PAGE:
Book excerpt

Out of my league

Posted on October 14, 2008. Filed under: Book excerpt, Good ol' days, Self-deception |


The students at Park Shore Junior High came from “feeder” elementary schools, back in the days when no one went to private schools, and you lived where you learned. I didn’t have much experience with kids from the “haves” neighborhoods; I was a “have-not”. I don’t mean I was homeless or raised by beggars, but I didn’t know anyone with an air-conditioned car or wall-to-wall carpets. It didn’t take long to learn that the “haves” ran the school, but there were more of us than there were of them. The have-nots were just waiting to be inspired, a la Victor Hugo. I played on the chronic disgust and unmitigated jealousy they had for those to whom things came easily, and I got myself elected freshman class president. And editor of the newspaper, a position that kept my name before the masses. And “Best Citizen”. But I was short. Really short. Shorter than any of the girls. And I only had about three pubic hairs; actually, it was exactly three, as I knew from careful and frequent inspection.

The freshman prom was the biggest social event of the year, and I didn’t have a date. About two weeks before the dance, after an intense internal battle between lust and sensibility, bad judgment stepped in. I cornered Leslie Batson by the book lockers and blurted in a pubescent voice that squeaked on the word “prom”, “Will you go to the prom with me?”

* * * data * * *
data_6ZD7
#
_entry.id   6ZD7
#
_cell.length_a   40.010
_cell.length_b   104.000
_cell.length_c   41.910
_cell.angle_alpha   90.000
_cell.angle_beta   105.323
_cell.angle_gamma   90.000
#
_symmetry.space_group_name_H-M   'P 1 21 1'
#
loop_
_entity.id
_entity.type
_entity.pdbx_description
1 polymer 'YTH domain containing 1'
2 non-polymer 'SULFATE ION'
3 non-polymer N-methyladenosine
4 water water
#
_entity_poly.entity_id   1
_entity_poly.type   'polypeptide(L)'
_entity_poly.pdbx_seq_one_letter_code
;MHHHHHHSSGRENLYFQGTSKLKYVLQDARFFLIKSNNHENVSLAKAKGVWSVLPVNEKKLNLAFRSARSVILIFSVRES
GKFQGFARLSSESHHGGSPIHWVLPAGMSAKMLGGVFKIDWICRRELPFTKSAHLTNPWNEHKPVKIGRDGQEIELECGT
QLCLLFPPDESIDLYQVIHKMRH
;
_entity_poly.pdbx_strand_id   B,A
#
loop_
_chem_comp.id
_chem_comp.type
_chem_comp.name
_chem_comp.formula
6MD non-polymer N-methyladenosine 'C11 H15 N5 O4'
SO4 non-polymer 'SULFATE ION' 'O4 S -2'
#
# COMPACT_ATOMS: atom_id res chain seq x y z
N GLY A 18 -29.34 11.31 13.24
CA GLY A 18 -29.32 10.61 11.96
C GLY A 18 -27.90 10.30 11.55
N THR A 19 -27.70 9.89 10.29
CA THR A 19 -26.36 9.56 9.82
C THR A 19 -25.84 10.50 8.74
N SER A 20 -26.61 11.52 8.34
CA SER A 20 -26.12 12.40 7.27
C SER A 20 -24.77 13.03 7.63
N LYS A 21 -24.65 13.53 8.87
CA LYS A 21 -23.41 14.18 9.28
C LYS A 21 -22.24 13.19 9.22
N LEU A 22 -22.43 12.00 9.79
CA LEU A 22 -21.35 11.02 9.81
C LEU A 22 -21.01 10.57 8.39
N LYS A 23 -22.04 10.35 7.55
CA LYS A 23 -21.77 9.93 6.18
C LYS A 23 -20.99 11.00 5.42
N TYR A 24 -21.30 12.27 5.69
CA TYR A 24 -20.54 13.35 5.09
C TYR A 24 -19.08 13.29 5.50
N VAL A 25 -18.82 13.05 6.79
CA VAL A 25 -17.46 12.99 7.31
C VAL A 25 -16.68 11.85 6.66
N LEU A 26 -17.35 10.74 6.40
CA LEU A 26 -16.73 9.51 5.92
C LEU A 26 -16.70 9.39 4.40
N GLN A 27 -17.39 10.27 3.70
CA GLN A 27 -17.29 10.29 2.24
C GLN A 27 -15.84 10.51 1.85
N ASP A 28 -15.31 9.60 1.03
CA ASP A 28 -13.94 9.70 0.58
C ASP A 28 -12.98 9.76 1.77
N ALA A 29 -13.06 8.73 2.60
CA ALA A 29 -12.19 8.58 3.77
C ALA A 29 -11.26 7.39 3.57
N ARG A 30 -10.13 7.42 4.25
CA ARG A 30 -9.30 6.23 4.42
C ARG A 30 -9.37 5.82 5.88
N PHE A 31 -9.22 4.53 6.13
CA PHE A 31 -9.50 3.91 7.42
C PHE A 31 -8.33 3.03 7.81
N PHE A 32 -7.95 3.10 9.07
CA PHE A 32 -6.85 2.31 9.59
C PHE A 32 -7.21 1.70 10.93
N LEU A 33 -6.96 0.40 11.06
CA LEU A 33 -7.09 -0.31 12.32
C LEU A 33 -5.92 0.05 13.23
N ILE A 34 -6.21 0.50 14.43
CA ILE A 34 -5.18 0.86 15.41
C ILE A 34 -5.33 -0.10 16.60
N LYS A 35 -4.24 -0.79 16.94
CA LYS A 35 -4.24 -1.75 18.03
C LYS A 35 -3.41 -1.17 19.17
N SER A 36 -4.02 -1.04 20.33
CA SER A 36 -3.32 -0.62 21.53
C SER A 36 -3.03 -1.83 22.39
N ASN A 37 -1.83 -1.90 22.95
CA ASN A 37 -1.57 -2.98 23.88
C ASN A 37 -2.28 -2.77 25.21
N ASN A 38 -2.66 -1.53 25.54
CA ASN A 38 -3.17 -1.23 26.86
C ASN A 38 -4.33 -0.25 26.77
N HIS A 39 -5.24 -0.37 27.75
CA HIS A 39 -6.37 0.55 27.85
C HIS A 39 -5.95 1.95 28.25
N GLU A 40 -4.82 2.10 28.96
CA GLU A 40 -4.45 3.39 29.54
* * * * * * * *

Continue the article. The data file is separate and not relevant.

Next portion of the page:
Leslie was the head cheerleader, a big-time “have”, and a fifteen-year-old goddess. She was in several of my classes, so it wasn’t like I didn’t know her. I had even talked to her from time to time. As I waited for her response, I wish I could tell you that she went all gaa-gaa and gushed, “I’d love to!” Hell, I wish I could even tell you she said, “No.” But the truth is, she didn’t dignify me with any verbal reply at all. Her head just sort of fell back in an act of incredulity, her blond ponytail waggled in the space between her shoulder blades, her blue eyes squinted tightly, her mouth opened and her iridescent lips turned upward at the corners as she began laughing. Her orthodontic appliances sparkled as she shook. Her maroon and white cheerleader outfit emphasized the vastness of what I’ve come to know as the “time-space dimension” that separated us, and the “Warriors” logo emblazoned across her chest bounced on her never-to-be-seen-by-me teenage breasts with each guffaw. True, she never did actually say she wouldn’t go with me, but as she walked away with her “have” friends, the pleats in her short skirt bouncing back and forth across her society derriere, I got the feeling she wouldn’t. In point of fact, she clichéd the event by going with the football quarterback, who later played for the Atlanta Falcons. 

It is some comfort that the quarterback eventually became a unemployed druggie. But it would be more comfort if she had married him.


NOTE: this is a modified excerpt from Chasing a Light Beam, a late-draft short novel about one man’s reaction to the discovery of quantum reality.

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